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Towards a Regional Approach to Biotechnology and Biosafety for Southern African Countries (RABSAC): South Africa
2006



Developing countries in general and, in particular, the Southern African Development Community (SADC) countries, are at crossroads regarding whether or not to embrace rapidly evolving biological technologies and related products, such as genetically modified organisms (GMOs). The pace at which SADC countries are engaging in biotechnology is a cautious and precautionary one. While a number of them are striving to establish policy and regulatory frameworks on biosafety and biotechnology, few have the capacity to fully enforce them. This emphasizes the need for a common regulatory approach and policy position in the SADC region, with acceptable standards that could be approved across countries.

The Food, Agriculture and National Resources Policy Analysis Network (FANRPAN), in collaboration with national SADC nodes and technical partners, and funded by the United States Agency for International Development (USAID) through its Programme on Biosafety Systems, has endeavoured to document a balanced review of the technical information needed to inform SADC's regional biosafety policy choices responsibly. The initiative is designed to generate the latest information for the SADC countries regarding biosafety regulation and legislation, necessary market systems and infrastructure, and identification and quantification of possible costs and benefits, as well as the economic costs and benefits of attempting to remain 'GM-free'.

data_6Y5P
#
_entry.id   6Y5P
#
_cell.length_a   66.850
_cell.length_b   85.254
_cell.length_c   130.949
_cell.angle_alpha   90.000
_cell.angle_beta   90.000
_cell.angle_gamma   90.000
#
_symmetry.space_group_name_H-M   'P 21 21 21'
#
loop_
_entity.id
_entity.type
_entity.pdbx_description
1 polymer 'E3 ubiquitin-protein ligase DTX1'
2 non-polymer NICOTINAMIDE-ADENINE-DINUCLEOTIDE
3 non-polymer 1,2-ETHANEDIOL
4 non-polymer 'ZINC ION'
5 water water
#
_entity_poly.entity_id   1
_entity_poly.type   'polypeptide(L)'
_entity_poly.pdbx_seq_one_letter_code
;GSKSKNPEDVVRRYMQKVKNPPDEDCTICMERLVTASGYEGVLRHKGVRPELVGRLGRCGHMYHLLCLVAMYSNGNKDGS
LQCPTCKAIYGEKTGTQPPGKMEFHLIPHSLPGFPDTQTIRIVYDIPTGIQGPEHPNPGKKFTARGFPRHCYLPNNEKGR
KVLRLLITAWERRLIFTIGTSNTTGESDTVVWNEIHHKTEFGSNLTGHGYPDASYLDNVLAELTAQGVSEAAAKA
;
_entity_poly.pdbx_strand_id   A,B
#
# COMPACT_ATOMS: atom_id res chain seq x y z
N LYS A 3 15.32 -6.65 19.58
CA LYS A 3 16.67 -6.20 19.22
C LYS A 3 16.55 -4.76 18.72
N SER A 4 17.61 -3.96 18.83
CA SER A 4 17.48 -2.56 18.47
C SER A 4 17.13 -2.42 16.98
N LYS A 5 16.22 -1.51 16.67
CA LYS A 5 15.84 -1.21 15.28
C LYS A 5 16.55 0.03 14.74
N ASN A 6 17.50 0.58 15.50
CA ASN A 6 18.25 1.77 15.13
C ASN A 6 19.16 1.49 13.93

The ultimate aim of this project is to ensure improved food security and incomes in the agricultural systems in the SADC countries through adoption of appropriate productivity enhancing technologies. It will help to ensure that the SADC countries have a balanced view of the costs and benefits of biotechnology/GMO adoption, for better decision-making.

The project has been undertaken in three selected SADC countries, i.e., Malawi, Mauritius and South Africa. They have strong national biotechnology institutions but are at different levels of biosafety regulation and legislation development. FANRPAN works with its national nodes in the three focal countries (Bunda College of Malawi, the University of Mauritius and the University of Pretoria) with its technical partners, which include BioEroc (Malawi), the Mauritius Sugar Industry Research Institute and AfricaBio (South Africa).

This working paper endeavours to describe and summarize the current situation in South Africa pertaining to biotechnology in the agricultural sector, as well as public understanding of biotechnology and biotechnological applications in the country, and stakeholders and roleplayers in its agricultural biotechnology sector. South Africa's biosafety regulatory system and the issues that surround it is also discussed and light is shed on how international and regional trade in agricultural products have been influenced by the adoption of genetically modified (GM) crops in South Africa.

A significant amount of research has already been conducted in South Africa on stakeholder analysis, commercial GM crop adoption and performance, and the development, appropriateness and effectiveness of the biosafety regulatory structures and legislation. This paper aims to summarize some of these findings and applicable literature in order to sketch a picture of the current agricultural biotechnology sector and the structures and stakeholders that surround it. This paper draws strongly on a recent report by Rosemary Wolson that was part of a New York University project on International GMO Regulatory Conflicts, supported by the Rockefeller Foundation. Rosemary's paper Country Study: South Africa is augmented with findings and views from a number of other recent publications.

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